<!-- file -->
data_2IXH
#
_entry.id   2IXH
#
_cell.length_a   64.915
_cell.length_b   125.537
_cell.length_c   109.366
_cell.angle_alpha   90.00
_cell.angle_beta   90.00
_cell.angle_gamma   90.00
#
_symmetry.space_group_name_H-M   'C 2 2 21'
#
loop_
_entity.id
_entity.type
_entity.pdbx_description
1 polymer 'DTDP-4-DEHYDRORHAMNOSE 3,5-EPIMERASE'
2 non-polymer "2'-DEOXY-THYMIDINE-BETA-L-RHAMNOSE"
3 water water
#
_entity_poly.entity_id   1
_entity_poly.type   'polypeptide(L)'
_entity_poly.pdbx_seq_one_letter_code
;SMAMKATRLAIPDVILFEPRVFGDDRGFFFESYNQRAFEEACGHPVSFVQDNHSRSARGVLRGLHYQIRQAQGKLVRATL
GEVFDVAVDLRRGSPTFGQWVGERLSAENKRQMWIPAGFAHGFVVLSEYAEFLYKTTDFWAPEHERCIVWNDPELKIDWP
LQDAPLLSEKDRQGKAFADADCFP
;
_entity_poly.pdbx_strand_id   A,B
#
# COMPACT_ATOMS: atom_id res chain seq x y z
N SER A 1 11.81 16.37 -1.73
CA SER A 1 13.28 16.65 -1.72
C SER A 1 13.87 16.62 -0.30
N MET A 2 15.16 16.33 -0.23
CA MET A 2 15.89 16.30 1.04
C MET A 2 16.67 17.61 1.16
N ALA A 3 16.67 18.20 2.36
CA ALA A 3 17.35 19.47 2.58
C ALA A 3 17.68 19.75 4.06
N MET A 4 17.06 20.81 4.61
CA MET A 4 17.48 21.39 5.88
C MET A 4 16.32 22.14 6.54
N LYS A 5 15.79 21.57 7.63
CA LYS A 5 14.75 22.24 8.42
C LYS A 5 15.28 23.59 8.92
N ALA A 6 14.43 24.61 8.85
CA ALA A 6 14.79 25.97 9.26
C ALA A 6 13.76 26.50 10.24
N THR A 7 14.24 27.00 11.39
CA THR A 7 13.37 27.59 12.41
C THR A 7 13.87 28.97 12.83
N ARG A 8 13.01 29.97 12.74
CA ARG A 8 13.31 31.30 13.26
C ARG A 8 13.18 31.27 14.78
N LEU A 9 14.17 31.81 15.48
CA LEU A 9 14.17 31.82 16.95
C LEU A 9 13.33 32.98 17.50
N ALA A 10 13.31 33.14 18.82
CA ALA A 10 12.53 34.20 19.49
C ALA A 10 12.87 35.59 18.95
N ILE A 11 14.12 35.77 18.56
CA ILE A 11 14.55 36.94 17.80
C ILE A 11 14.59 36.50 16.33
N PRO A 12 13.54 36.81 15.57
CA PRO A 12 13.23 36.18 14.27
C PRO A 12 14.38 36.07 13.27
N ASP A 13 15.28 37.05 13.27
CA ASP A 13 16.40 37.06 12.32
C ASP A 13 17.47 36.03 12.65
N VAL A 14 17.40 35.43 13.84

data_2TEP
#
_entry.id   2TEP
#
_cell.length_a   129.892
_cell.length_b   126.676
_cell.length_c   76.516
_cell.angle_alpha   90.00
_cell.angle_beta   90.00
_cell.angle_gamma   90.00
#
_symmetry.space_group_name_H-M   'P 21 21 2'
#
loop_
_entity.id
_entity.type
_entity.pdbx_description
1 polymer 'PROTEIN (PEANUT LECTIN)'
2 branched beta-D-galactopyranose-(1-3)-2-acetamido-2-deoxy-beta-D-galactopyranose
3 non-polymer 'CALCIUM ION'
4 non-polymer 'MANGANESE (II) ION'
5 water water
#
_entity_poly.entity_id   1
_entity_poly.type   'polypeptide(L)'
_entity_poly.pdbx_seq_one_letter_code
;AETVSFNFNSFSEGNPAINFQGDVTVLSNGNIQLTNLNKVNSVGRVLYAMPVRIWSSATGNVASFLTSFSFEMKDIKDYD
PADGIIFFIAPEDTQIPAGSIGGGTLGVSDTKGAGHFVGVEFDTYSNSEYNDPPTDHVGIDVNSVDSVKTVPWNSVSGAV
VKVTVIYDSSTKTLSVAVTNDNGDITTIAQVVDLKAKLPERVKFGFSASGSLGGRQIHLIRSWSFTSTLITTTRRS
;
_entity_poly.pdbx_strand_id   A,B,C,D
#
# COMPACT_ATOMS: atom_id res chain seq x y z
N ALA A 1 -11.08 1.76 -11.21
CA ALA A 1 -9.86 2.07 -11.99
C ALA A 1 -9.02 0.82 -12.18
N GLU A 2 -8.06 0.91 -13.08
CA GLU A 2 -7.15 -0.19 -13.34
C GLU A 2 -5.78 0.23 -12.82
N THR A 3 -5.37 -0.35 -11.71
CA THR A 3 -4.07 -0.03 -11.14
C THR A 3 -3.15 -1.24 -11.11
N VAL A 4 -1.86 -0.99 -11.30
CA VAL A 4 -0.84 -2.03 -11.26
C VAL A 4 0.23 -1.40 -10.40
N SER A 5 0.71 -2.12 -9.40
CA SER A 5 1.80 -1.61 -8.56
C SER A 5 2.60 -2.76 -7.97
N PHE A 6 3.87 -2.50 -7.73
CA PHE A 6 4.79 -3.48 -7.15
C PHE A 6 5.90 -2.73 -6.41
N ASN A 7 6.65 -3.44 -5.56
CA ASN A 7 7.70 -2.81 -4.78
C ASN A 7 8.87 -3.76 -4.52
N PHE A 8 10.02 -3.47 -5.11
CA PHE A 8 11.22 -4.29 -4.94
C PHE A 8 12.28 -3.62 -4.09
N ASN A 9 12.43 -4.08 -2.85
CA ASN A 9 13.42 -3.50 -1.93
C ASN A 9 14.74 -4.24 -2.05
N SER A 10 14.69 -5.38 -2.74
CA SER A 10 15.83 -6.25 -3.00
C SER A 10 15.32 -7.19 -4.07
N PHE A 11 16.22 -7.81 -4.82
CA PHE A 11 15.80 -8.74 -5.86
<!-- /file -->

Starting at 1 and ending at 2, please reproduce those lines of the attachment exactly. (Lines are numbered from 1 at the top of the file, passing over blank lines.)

data_2IXH
#